Internet2 Names Brett Bieber of the University of Nebraska Winner of 2023 Rose-Werle Award

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Internet2 today announced that Brett Bieber, assistant vice president for Information Technology Services at the University of Nebraska, is the recipient of the 2023 Rose-Werle Award. The award recognizes leaders for their extraordinary contributions to expanding broadband services and access for community anchor institutions like K-12 schools and libraries to increase educational opportunities for all.

Brett will be honored at the Internet2 Community Anchor Program’s virtual award ceremony at 2:30 p.m. ET on Tuesday, Oct. 24.

Brett Bieber smiling for a profile photo

Brett’s digital equity efforts currently center around leading the ConnectEd Nebraska program through Network Nebraska. ConnectEd Nebraska is one of seven state efforts in the Internet2 eduroam Support Organizations program working to extend the reach of the eduroam global Wi-Fi access service to K-12 schools, libraries, museums, and other community anchors. eduroam empowers students, researchers, teachers, and staff with secure and seamless Wi-Fi access at their schools and campuses and when visiting other eduroam-enabled locations. This is particularly important for students who live in rural areas where broadband access is limited, or for students who have inadequate or no access to broadband at home. 

Brett’s determined leadership has resulted in resounding support and adoption of eduroam to connect K-12 schools across Nebraska.

“Thanks largely to his advocacy, the Nebraska Department of Education sponsored an eduroam pilot project which has resulted in 68% of the public school districts in our state signing on to participate and bring eduroam service to their schools and communities,” said Scott Isaacson, technology director of the Nebraska Educational Service Unit (ESU) Coordinating Council. Nebraska has 19 ESUs throughout the state that provide technology, infrastructure, student services, professional development, instructional materials, and administrative services to K-12 schools that would otherwise be unavailable, unaffordable, or inconvenient.

In his efforts to bridge the digital divide in Nebraska, Brett coordinated a statewide outreach campaign to educate stakeholders at Nebraska’s K-12 institutions, libraries, museums, and local businesses about the benefits of eduroam to encourage participation. Brett was involved at every level of the rollout process for ConnectEd Nebraska.

“His unwavering commitment to the project’s success was palatable in his approach and his enthusiasm. Brett was at the forefront of not only organization and implementation but also marketing and communication. He chaired question panels and presented at several conferences, while also ensuring he was available for one-on-one questions, discussions, or concerns,” said Becca Kingery, education IT manager for the Office of the CIO of the State of Nebraska.

Brett also serves as chair of the eduroam-US Advisory Committee, where he engages with the broader community to formulate new strategies and best practices for the service in the U.S., bringing feedback and success stories from Nebraska to those conversations. “Brett’s comprehensive and hands-on approach to the eduroam rollout in Nebraska is a model for how the research and education community can partner with other institutions, organizations, and community members to promote transformational digital equity and inclusion projects,” said Stephanie Stenberg, director of Internet2’s Community Anchor Program.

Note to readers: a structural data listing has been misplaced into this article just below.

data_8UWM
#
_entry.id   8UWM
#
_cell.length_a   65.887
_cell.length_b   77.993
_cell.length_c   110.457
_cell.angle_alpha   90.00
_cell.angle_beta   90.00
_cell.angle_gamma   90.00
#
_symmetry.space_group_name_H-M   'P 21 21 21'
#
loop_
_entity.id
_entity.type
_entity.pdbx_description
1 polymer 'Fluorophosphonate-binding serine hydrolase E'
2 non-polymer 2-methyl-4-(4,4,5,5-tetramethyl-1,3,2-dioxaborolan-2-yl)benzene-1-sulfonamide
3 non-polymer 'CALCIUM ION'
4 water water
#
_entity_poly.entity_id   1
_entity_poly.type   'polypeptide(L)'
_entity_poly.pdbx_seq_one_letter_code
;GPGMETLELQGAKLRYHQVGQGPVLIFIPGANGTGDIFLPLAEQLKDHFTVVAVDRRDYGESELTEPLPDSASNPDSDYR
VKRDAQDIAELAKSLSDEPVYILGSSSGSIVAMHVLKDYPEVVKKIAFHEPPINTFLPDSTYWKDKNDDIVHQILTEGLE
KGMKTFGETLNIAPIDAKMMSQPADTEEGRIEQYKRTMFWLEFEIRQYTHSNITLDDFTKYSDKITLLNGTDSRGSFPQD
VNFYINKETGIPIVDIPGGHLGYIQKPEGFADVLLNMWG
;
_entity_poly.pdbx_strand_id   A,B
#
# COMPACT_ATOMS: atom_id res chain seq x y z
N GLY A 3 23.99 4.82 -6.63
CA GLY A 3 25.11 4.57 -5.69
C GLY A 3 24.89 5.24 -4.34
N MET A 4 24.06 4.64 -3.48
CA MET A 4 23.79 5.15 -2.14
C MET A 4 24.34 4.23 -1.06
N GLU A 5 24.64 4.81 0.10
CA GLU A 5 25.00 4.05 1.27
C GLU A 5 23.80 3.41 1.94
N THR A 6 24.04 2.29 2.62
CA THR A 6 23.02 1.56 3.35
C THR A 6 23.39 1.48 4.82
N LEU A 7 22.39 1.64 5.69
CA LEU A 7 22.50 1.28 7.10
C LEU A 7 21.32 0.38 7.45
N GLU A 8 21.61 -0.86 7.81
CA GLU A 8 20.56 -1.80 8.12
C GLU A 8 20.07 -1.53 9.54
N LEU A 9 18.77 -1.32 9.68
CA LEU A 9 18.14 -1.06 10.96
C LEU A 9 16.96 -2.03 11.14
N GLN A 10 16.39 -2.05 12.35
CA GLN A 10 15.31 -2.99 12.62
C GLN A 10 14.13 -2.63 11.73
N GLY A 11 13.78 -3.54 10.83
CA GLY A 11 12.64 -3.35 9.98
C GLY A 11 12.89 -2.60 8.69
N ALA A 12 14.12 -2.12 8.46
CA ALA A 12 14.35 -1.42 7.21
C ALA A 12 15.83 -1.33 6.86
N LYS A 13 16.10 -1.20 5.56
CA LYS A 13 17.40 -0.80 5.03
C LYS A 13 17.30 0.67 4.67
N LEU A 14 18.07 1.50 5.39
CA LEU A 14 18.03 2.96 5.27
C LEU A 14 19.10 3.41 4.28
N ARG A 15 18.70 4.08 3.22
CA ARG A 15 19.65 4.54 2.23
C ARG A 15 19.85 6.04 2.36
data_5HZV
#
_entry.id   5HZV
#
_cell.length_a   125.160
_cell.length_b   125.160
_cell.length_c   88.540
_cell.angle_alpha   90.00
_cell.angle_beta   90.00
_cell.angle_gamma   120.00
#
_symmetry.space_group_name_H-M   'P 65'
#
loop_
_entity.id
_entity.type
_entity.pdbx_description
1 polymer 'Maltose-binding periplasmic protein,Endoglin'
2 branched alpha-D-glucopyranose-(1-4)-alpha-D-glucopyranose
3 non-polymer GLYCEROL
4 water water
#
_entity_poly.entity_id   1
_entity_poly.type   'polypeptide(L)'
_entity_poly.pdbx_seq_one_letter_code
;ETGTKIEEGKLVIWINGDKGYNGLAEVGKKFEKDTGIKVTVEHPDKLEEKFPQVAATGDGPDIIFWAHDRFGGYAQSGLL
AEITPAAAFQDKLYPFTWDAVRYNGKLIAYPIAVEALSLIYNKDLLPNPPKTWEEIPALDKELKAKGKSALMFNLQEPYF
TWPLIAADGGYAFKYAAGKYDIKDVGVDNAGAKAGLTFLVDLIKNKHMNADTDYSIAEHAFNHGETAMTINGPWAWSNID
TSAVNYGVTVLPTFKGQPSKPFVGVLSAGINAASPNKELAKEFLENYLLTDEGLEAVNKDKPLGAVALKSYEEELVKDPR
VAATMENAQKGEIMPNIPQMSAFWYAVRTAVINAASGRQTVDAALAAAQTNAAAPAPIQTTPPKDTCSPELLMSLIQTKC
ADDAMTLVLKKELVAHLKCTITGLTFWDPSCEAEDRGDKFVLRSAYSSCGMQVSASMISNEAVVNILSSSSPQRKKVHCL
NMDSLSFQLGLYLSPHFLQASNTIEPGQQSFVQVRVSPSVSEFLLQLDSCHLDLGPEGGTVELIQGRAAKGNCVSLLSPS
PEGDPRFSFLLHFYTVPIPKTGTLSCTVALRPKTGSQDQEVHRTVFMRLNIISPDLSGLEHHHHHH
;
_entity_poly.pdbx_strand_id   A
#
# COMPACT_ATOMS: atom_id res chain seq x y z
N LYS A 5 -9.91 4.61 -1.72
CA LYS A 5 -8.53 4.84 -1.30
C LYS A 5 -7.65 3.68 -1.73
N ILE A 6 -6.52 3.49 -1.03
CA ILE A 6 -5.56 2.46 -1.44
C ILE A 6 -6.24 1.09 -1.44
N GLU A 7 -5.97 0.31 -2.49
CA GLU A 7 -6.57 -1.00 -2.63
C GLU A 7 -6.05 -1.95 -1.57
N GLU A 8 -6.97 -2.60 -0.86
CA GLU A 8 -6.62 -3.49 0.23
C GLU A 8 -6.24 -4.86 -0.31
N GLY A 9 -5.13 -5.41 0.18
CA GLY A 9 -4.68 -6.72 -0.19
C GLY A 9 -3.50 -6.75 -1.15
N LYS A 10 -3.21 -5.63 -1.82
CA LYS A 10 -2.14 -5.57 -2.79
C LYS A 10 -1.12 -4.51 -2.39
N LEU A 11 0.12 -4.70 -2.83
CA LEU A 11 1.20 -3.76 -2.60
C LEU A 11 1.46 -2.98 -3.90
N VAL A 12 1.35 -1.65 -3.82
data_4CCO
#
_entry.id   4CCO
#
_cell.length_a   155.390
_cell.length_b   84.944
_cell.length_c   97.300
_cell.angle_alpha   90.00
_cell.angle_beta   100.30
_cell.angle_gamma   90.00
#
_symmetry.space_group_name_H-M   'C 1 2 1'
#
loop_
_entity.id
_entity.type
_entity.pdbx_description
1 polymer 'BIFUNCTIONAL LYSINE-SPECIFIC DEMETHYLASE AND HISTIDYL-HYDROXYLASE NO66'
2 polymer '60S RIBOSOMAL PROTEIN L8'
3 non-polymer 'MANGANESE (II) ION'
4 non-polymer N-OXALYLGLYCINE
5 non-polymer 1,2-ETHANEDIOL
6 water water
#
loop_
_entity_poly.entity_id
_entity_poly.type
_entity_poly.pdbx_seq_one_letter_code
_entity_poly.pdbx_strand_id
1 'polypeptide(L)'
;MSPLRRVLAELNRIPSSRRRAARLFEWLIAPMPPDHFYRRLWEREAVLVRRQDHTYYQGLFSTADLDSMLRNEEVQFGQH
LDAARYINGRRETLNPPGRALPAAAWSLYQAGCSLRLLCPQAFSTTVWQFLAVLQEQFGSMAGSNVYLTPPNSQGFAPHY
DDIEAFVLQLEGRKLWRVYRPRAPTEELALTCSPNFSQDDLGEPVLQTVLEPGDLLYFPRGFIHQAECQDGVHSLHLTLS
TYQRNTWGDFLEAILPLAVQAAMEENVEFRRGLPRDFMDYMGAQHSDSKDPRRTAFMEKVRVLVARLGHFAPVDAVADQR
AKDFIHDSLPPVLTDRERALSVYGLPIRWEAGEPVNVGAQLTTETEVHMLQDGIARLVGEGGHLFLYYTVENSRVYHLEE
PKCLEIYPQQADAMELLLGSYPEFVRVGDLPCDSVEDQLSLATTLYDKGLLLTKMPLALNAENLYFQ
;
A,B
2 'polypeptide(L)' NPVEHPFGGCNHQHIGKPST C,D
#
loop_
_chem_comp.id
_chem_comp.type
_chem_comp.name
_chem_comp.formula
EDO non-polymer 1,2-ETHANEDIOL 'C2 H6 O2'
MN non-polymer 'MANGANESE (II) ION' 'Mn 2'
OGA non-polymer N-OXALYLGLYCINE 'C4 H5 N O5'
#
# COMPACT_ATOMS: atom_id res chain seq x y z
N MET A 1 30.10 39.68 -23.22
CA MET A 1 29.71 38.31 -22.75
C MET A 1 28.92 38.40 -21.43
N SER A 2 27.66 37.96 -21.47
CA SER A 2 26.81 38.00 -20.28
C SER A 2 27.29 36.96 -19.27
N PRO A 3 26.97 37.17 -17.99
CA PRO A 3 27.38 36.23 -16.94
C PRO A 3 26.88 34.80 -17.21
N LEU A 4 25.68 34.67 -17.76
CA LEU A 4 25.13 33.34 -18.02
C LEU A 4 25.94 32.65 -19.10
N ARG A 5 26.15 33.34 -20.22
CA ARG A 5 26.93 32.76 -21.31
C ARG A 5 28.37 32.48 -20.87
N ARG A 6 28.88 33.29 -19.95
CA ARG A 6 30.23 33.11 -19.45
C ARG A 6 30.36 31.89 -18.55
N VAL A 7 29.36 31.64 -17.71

Brett has a history of over 18 years of service to the University of Nebraska community, where he has previously held roles in IT identity management, IT security, and web applications, as well as teaching roles. In leading Nebraska’s statewide K-12 eduroam rollout, his work is benefitting more Nebraskan students than ever before. “Because of him, we have seen one of the most innovative features in educational technology available and successful in the state of Nebraska,” added Kingery.

Brett’s tireless advocacy to bring eduroam services to community anchor institutions and public places across Nebraska will have an impact on the state for years to come. 

“His dedication, passion, and leadership have made a lasting and transformative impact on the educational landscape in Nebraska,” said Jamen Hall, director of technology for ESU 6, which serves southeastern Nebraska schools. “His exceptional contributions to expanding eduroam across the K-12 sector in Nebraska, his commitment to digital equity, and his ability to foster collaboration and innovation make him an outstanding candidate for this prestigious recognition.”

About the Rose-Werle Award

The Rose-Werle Award is named in honor of Richard Rose (1947-2007) and James Werle (1971-2018), early contributors to and leaders in the national Internet2 K20 Initiative, now part of the Internet2 Community Anchor Program. Rose and Werle embodied the true spirit of the Internet2 community, tirelessly advocating for extending the Internet2 network and advanced technologies to students at all levels, libraries, and community institutions—to broaden and deepen opportunities in learning, scholarship, and science. The award is given annually based on criteria such as commitment to the mission and vision of the Internet2 Community Anchor Program, recognized innovation in the community, and leadership and mentoring qualities.

About eduroam

eduroam (education roaming) is the secure, worldwide roaming wireless service developed for and by the international research and education community. Internet2 is the operator of eduroam in the U.S., with more than 1,100 eduroam-subscribing organizations. eduroam allows students, researchers, and staff to roam and find connectivity at more than 3,100 locations in the U.S. and more than 33,000 locations worldwide.